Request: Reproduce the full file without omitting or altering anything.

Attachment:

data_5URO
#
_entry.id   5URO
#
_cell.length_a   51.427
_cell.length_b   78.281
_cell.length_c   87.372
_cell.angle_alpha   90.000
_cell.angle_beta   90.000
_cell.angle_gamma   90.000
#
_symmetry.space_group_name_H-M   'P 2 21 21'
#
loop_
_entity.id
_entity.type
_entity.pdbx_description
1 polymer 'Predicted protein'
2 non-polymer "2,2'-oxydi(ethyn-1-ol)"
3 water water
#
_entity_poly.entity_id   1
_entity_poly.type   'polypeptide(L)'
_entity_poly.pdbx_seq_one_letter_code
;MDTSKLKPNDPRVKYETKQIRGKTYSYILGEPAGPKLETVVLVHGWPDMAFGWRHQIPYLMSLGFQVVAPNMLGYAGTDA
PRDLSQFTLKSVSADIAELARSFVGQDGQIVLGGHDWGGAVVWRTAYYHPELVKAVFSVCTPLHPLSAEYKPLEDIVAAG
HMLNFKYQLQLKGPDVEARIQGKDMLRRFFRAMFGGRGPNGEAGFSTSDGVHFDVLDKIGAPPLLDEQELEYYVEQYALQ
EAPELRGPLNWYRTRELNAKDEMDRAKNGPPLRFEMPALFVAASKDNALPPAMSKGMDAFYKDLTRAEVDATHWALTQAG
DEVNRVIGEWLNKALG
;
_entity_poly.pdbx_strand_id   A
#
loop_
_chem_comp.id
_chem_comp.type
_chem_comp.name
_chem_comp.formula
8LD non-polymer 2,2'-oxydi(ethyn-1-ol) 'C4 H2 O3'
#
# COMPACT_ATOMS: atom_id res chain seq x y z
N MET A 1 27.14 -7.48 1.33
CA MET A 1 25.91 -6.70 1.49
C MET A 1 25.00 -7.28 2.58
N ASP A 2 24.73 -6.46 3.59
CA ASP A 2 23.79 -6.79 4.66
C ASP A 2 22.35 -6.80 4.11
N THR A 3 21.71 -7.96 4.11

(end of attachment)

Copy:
data_5URO
#
_entry.id   5URO
#
_cell.length_a   51.427
_cell.length_b   78.281
_cell.length_c   87.372
_cell.angle_alpha   90.000
_cell.angle_beta   90.000
_cell.angle_gamma   90.000
#
_symmetry.space_group_name_H-M   'P 2 21 21'
#
loop_
_entity.id
_entity.type
_entity.pdbx_description
1 polymer 'Predicted protein'
2 non-polymer "2,2'-oxydi(ethyn-1-ol)"
3 water water
#
_entity_poly.entity_id   1
_entity_poly.type   'polypeptide(L)'
_entity_poly.pdbx_seq_one_letter_code
;MDTSKLKPNDPRVKYETKQIRGKTYSYILGEPAGPKLETVVLVHGWPDMAFGWRHQIPYLMSLGFQVVAPNMLGYAGTDA
PRDLSQFTLKSVSADIAELARSFVGQDGQIVLGGHDWGGAVVWRTAYYHPELVKAVFSVCTPLHPLSAEYKPLEDIVAAG
HMLNFKYQLQLKGPDVEARIQGKDMLRRFFRAMFGGRGPNGEAGFSTSDGVHFDVLDKIGAPPLLDEQELEYYVEQYALQ
EAPELRGPLNWYRTRELNAKDEMDRAKNGPPLRFEMPALFVAASKDNALPPAMSKGMDAFYKDLTRAEVDATHWALTQAG
DEVNRVIGEWLNKALG
;
_entity_poly.pdbx_strand_id   A
#
loop_
_chem_comp.id
_chem_comp.type
_chem_comp.name
_chem_comp.formula
8LD non-polymer 2,2'-oxydi(ethyn-1-ol) 'C4 H2 O3'
#
# COMPACT_ATOMS: atom_id res chain seq x y z
N MET A 1 27.14 -7.48 1.33
CA MET A 1 25.91 -6.70 1.49
C MET A 1 25.00 -7.28 2.58
N ASP A 2 24.73 -6.46 3.59
CA ASP A 2 23.79 -6.79 4.66
C ASP A 2 22.35 -6.80 4.11
N THR A 3 21.71 -7.96 4.11